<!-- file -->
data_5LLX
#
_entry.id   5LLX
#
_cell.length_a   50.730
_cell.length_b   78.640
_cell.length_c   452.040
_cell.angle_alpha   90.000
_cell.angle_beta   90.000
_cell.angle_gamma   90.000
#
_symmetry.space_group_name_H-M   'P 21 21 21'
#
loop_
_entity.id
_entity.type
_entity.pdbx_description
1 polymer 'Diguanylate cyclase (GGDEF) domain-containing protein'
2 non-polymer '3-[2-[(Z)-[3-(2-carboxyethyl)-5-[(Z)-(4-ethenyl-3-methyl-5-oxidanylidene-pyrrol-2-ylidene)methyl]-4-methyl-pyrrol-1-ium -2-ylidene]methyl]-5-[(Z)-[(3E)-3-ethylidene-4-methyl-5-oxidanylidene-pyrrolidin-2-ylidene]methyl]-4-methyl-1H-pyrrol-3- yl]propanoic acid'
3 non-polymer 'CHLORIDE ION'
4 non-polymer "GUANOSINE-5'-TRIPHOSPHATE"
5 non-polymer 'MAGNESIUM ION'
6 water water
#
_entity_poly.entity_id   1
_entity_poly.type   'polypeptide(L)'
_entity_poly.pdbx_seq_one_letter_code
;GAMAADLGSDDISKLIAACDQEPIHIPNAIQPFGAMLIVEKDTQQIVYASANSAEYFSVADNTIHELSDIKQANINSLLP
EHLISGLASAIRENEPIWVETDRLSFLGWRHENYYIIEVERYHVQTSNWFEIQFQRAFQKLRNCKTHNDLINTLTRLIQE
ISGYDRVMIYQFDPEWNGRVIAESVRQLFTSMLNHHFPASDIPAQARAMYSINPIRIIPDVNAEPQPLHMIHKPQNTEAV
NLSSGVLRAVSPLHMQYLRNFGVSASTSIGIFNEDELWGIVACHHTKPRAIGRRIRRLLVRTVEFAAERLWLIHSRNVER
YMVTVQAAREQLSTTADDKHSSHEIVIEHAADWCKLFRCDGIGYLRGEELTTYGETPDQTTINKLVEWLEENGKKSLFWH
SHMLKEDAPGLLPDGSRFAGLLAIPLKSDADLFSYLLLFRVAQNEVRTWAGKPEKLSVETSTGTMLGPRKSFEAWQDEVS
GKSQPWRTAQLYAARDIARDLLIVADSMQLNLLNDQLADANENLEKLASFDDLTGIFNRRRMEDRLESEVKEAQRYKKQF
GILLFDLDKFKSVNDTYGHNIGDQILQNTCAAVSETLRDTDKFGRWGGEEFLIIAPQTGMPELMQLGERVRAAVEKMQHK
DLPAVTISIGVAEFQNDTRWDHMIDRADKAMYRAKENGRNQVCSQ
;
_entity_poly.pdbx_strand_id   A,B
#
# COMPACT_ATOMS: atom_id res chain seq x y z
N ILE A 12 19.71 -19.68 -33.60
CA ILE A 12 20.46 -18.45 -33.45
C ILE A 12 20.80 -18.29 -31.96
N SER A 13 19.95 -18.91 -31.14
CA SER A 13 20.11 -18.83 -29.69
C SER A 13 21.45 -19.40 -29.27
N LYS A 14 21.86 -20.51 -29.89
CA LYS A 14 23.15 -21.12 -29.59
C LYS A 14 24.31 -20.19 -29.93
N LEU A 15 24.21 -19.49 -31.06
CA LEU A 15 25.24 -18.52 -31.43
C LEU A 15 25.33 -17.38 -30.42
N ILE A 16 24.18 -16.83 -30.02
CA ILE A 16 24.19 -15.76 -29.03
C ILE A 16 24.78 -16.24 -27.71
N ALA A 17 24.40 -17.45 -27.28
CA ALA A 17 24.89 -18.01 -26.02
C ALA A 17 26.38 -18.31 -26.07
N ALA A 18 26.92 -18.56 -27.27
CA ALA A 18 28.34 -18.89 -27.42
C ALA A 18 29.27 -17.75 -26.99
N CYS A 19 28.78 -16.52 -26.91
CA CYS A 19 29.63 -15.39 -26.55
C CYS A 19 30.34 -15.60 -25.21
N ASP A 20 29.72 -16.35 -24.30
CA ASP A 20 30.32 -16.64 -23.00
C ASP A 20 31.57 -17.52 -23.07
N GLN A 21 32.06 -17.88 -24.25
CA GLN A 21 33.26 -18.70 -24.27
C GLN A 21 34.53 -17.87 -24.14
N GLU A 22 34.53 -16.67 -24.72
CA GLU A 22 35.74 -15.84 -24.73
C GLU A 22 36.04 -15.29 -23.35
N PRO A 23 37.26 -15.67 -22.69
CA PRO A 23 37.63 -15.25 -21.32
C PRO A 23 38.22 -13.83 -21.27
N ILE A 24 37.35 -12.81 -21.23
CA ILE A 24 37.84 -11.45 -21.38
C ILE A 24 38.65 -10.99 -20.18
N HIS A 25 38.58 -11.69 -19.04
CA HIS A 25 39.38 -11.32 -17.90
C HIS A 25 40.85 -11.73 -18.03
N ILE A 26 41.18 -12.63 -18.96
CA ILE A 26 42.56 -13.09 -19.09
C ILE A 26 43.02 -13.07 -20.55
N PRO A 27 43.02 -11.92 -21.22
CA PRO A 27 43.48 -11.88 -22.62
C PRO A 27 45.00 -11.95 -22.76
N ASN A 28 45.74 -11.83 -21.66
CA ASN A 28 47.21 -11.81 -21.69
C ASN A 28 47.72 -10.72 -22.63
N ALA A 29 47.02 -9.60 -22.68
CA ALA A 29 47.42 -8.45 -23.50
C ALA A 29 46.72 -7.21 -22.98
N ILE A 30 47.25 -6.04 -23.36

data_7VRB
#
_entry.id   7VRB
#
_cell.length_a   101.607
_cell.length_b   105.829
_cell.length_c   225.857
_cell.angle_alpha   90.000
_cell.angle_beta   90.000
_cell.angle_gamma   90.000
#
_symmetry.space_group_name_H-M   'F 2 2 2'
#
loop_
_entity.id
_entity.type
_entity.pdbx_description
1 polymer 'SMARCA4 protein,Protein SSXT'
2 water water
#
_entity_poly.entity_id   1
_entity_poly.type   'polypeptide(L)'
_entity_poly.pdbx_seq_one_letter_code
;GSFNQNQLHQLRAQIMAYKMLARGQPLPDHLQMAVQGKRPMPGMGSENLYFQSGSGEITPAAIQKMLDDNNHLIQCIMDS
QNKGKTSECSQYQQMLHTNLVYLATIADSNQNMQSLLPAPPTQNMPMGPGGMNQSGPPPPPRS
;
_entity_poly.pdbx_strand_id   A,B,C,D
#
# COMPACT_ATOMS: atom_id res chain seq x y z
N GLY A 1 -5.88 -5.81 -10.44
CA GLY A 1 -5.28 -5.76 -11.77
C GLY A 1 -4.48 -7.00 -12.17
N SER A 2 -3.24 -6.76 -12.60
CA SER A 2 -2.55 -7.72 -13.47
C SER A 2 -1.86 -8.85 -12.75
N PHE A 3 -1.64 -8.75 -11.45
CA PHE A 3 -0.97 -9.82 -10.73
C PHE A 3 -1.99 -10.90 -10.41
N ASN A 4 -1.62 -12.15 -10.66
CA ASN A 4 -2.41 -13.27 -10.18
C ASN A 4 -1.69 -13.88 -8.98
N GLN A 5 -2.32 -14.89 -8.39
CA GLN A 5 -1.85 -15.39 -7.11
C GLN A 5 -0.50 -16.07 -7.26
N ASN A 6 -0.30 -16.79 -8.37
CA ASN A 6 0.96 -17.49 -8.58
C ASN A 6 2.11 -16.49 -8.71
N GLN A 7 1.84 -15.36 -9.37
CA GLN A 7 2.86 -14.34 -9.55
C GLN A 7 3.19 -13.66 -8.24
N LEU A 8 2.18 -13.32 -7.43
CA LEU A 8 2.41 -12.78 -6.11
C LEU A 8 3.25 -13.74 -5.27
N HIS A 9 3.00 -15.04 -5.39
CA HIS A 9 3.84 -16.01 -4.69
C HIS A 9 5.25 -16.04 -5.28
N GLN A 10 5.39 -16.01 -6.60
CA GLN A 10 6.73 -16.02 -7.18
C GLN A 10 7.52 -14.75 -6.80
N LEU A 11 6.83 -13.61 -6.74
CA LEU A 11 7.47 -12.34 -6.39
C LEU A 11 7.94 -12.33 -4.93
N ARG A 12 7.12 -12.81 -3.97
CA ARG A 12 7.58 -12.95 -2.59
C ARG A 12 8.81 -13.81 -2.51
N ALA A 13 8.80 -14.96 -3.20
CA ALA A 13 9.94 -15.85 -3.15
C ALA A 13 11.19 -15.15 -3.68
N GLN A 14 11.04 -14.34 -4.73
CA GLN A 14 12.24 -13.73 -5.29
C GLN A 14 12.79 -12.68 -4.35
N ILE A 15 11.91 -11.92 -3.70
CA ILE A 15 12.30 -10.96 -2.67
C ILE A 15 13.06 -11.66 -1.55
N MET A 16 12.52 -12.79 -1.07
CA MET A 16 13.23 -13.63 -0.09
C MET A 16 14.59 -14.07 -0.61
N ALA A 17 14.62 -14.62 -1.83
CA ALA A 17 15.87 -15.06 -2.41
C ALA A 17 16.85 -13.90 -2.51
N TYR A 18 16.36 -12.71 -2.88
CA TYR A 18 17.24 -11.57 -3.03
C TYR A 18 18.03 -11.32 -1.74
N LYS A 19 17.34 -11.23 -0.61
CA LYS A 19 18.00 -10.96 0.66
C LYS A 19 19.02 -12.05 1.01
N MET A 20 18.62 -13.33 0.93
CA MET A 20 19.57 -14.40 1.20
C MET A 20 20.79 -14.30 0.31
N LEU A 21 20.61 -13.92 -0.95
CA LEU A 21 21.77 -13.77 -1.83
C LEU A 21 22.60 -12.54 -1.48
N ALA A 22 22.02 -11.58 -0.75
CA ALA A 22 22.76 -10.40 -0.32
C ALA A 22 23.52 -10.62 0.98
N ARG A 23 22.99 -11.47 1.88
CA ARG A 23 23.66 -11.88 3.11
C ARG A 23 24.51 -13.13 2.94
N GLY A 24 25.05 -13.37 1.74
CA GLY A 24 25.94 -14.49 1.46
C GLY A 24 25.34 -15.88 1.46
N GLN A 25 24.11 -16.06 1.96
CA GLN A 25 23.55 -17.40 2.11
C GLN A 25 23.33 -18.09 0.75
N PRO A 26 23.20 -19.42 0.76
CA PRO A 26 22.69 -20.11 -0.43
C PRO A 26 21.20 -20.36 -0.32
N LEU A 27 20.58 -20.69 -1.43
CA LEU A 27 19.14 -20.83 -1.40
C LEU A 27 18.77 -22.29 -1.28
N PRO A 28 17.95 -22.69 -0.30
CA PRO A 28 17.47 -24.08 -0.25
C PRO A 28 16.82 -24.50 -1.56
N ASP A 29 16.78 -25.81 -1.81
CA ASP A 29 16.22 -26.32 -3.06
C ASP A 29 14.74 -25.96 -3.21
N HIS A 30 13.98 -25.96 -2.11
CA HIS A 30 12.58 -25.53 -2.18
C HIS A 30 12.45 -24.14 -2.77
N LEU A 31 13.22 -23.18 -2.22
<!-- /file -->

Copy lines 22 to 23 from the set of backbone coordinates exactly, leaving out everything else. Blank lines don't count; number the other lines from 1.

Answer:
5 non-polymer 'MAGNESIUM ION'
6 water water